In India air pollution is at unbearable levels. Delhi has deteriorated into the “hazardous” category According to Wikipedia in 2018, of the most polluted cities in the world, 22 out of 30 were in India.
India is the world’s largest consumer of fuelwood, agricultural waste and biomass for energy purposes. In autumn and winter months, large scale crop residue burning in agriculture fields (alternative to mechanical tilling) is a major source of smoke, smog and particulate pollution.
Air pollution worldwide has been associated with cardiovascular and respiratory morbidity and mortality, particularly in urban settings with elevated concentrations of primary pollutants. Air pollution is a very complex mixture of primary and secondary gases and particles, and its potential to cause harm can depend on multiple factors—including physical and chemical characteristics of pollutants
According to several studies and an article by Schwartz J. published in “occupational & environmental Medicine” ( PMID:15550600): “Day-to-day changes in particulate air pollution are associated with day-to-day changes in deaths”.
Short-term health effects due to fine Particulate Matter (PM2.5) exposure:
- Respiratory symptoms
- Cardiac effects such as impaired vasomotor functions
- Increased hospitalization
- Increase in medication usage
- Increased mortality
Long-term health effects due to fine Particulate Matter (PM2.5) exposure:
- Reduction in lung function
- Chronic obstructive pulmonary disease (COPD)
- Lung Cancer
- Decreased heart rate variability
- Cognitive impairment such as a temporary or permanent loss of mental functions, causing forgetfulness, lack of concentration, learning difficulties, and other reductions in effective thinking.
- Reduction in life expectancy
Nutritional Solutions for Air pollution induced Health damage
Several studies have suggested that the intake of anti-oxidant and anti-inflammatory nutrients may ameliorate various respiratory and cardiovascular effects of air pollution.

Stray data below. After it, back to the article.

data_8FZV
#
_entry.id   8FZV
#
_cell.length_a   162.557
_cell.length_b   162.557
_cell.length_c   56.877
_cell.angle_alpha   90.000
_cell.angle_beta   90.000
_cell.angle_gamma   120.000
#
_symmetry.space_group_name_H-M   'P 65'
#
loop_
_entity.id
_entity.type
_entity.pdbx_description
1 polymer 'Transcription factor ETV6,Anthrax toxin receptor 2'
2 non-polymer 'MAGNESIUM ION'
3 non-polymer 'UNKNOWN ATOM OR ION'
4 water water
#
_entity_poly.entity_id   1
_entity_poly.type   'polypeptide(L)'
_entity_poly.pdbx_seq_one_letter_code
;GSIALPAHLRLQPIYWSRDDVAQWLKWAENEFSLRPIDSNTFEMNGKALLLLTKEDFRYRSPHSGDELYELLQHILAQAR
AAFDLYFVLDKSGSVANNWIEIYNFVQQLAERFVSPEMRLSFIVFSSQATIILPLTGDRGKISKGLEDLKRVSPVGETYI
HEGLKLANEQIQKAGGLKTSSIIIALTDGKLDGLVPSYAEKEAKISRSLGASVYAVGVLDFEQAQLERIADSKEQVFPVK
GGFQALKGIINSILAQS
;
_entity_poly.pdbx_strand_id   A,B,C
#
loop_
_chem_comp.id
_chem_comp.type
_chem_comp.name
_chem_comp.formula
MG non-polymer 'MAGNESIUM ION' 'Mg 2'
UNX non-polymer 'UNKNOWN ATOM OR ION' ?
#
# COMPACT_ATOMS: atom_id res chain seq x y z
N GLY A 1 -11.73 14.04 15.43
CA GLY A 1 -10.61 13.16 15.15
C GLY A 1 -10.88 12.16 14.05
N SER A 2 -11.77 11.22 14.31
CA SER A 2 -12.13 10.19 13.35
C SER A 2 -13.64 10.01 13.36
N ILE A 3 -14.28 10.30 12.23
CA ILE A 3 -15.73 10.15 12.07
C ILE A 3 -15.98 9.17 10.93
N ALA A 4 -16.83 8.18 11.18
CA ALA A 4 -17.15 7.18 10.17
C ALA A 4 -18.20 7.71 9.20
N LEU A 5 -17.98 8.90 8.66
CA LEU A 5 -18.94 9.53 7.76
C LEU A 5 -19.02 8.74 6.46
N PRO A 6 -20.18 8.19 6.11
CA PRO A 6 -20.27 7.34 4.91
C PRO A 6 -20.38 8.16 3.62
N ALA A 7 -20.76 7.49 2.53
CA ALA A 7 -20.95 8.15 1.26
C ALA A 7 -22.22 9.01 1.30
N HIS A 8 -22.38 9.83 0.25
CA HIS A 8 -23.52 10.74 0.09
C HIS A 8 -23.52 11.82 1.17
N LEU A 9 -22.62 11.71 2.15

Antioxidants are substances that may protect your cells against free radicals, which may play a role in heart disease, cancer and other diseases. Free radicals are molecules produced when your body breaks down food or when you’re exposed to tobacco smoke or radiation.
The best sources of antioxidants are plant-based foods, especially fruits and vegetables.
- Antioxidants, such as vitamins C and E, and carotenoids, can help protect cells from damage caused by free radicals.
- Fish, especially oily fish of cold water such as salmon, cod, tuna, and mackerel, are excellent sources of long-chain n-3 polyunsaturated fatty acids
- Flax seeds, flax oil and sunflower seeds
- Corn oil, Soybean oil and Safflower oil
- Foods that are particularly high in antioxidants are often referred to as a “superfood” or “functional food.”
To obtain some specific antioxidants, try to include the following in your diet:
Vitamin A: Dairy produce, eggs, and liverVitamin C: Most fruits and vegetables, especially berries, oranges, and bell peppers
Vitamin E: Nuts and seeds, sunflower and other vegetable oils, and green, leafy vegetables
Beta-carotene: Brightly colored fruits / vegetables, such as carrots, peas, spinach, and mangoes
Lycopene: Pink and red fruits and vegetables, including tomatoes and watermelon
Lutein: Green, leafy vegetables, corn, papaya and oranges
Selenium: Rice, corn, wheat, and other whole grains, as well as nuts, eggs, cheese, and legumes
Use turmeric, cumin, oregano, ginger, clove, and cinnamon to spice up the flavor and add antioxidant content of your meals.